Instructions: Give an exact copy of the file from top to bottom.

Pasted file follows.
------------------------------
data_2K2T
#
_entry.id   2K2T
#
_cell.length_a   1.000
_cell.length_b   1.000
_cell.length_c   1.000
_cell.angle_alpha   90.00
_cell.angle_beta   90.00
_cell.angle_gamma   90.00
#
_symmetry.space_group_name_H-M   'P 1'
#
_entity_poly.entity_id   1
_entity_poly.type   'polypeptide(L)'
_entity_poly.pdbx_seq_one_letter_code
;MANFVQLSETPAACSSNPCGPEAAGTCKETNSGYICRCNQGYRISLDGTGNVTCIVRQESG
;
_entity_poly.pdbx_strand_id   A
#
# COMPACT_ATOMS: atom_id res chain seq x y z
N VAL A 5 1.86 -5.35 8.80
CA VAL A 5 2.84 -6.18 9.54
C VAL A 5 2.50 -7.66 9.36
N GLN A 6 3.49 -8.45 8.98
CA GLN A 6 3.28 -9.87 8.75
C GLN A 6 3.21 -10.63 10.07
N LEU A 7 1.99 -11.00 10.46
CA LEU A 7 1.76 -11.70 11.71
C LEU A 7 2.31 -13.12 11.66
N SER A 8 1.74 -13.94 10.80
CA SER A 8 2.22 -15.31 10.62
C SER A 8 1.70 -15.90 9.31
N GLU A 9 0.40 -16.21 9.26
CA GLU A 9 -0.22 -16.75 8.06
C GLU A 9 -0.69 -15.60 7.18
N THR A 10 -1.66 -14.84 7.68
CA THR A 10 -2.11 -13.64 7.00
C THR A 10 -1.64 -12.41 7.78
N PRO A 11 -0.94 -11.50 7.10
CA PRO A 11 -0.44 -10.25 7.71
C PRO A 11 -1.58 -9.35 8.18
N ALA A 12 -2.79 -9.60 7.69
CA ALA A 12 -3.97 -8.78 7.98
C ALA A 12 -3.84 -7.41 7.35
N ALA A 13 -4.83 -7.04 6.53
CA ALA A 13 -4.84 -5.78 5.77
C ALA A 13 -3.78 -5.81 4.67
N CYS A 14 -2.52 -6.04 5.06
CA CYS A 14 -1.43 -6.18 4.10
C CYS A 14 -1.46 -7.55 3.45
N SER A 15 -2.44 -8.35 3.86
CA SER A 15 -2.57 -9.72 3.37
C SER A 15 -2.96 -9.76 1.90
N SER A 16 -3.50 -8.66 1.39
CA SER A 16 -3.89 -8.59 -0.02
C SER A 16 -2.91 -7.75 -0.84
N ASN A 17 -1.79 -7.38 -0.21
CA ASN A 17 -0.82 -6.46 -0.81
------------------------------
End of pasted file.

data_2K2T
#
_entry.id   2K2T
#
_cell.length_a   1.000
_cell.length_b   1.000
_cell.length_c   1.000
_cell.angle_alpha   90.00
_cell.angle_beta   90.00
_cell.angle_gamma   90.00
#
_symmetry.space_group_name_H-M   'P 1'
#
_entity_poly.entity_id   1
_entity_poly.type   'polypeptide(L)'
_entity_poly.pdbx_seq_one_letter_code
;MANFVQLSETPAACSSNPCGPEAAGTCKETNSGYICRCNQGYRISLDGTGNVTCIVRQESG
;
_entity_poly.pdbx_strand_id   A
#
# COMPACT_ATOMS: atom_id res chain seq x y z
N VAL A 5 1.86 -5.35 8.80
CA VAL A 5 2.84 -6.18 9.54
C VAL A 5 2.50 -7.66 9.36
N GLN A 6 3.49 -8.45 8.98
CA GLN A 6 3.28 -9.87 8.75
C GLN A 6 3.21 -10.63 10.07
N LEU A 7 1.99 -11.00 10.46
CA LEU A 7 1.76 -11.70 11.71
C LEU A 7 2.31 -13.12 11.66
N SER A 8 1.74 -13.94 10.80
CA SER A 8 2.22 -15.31 10.62
C SER A 8 1.70 -15.90 9.31
N GLU A 9 0.40 -16.21 9.26
CA GLU A 9 -0.22 -16.75 8.06
C GLU A 9 -0.69 -15.60 7.18
N THR A 10 -1.66 -14.84 7.68
CA THR A 10 -2.11 -13.64 7.00
C THR A 10 -1.64 -12.41 7.78
N PRO A 11 -0.94 -11.50 7.10
CA PRO A 11 -0.44 -10.25 7.71
C PRO A 11 -1.58 -9.35 8.18
N ALA A 12 -2.79 -9.60 7.69
CA ALA A 12 -3.97 -8.78 7.98
C ALA A 12 -3.84 -7.41 7.35
N ALA A 13 -4.83 -7.04 6.53
CA ALA A 13 -4.84 -5.78 5.77
C ALA A 13 -3.78 -5.81 4.67
N CYS A 14 -2.52 -6.04 5.06
CA CYS A 14 -1.43 -6.18 4.10
C CYS A 14 -1.46 -7.55 3.45
N SER A 15 -2.44 -8.35 3.86
CA SER A 15 -2.57 -9.72 3.37
C SER A 15 -2.96 -9.76 1.90
N SER A 16 -3.50 -8.66 1.39
CA SER A 16 -3.89 -8.59 -0.02
C SER A 16 -2.91 -7.75 -0.84
N ASN A 17 -1.79 -7.38 -0.21
CA ASN A 17 -0.82 -6.46 -0.81